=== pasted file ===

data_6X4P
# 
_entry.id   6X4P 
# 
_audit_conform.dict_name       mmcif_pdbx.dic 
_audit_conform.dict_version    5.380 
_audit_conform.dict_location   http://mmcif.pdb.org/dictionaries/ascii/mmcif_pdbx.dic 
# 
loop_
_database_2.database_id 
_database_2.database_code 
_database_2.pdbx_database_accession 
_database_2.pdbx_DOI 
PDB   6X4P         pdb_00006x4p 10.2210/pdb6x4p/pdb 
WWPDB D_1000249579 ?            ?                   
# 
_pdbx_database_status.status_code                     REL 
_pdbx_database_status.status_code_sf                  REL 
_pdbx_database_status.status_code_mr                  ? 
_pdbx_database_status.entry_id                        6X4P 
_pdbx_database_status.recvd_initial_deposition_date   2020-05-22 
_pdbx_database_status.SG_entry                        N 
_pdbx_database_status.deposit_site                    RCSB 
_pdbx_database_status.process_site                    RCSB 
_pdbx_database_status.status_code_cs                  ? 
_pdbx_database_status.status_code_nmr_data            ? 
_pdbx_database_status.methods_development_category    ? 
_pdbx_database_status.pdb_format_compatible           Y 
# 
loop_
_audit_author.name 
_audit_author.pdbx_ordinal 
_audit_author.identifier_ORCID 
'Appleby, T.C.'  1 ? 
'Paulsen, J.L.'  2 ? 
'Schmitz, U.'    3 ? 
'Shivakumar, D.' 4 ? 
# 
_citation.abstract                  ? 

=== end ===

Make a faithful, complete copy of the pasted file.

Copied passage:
data_6X4P
# 
_entry.id   6X4P 
# 
_audit_conform.dict_name       mmcif_pdbx.dic 
_audit_conform.dict_version    5.380 
_audit_conform.dict_location   http://mmcif.pdb.org/dictionaries/ascii/mmcif_pdbx.dic 
# 
loop_
_database_2.database_id 
_database_2.database_code 
_database_2.pdbx_database_accession 
_database_2.pdbx_DOI 
PDB   6X4P         pdb_00006x4p 10.2210/pdb6x4p/pdb 
WWPDB D_1000249579 ?            ?                   
# 
_pdbx_database_status.status_code                     REL 
_pdbx_database_status.status_code_sf                  REL 
_pdbx_database_status.status_code_mr                  ? 
_pdbx_database_status.entry_id                        6X4P 
_pdbx_database_status.recvd_initial_deposition_date   2020-05-22 
_pdbx_database_status.SG_entry                        N 
_pdbx_database_status.deposit_site                    RCSB 
_pdbx_database_status.process_site                    RCSB 
_pdbx_database_status.status_code_cs                  ? 
_pdbx_database_status.status_code_nmr_data            ? 
_pdbx_database_status.methods_development_category    ? 
_pdbx_database_status.pdb_format_compatible           Y 
# 
loop_
_audit_author.name 
_audit_author.pdbx_ordinal 
_audit_author.identifier_ORCID 
'Appleby, T.C.'  1 ? 
'Paulsen, J.L.'  2 ? 
'Schmitz, U.'    3 ? 
'Shivakumar, D.' 4 ? 
# 
_citation.abstract                  ? 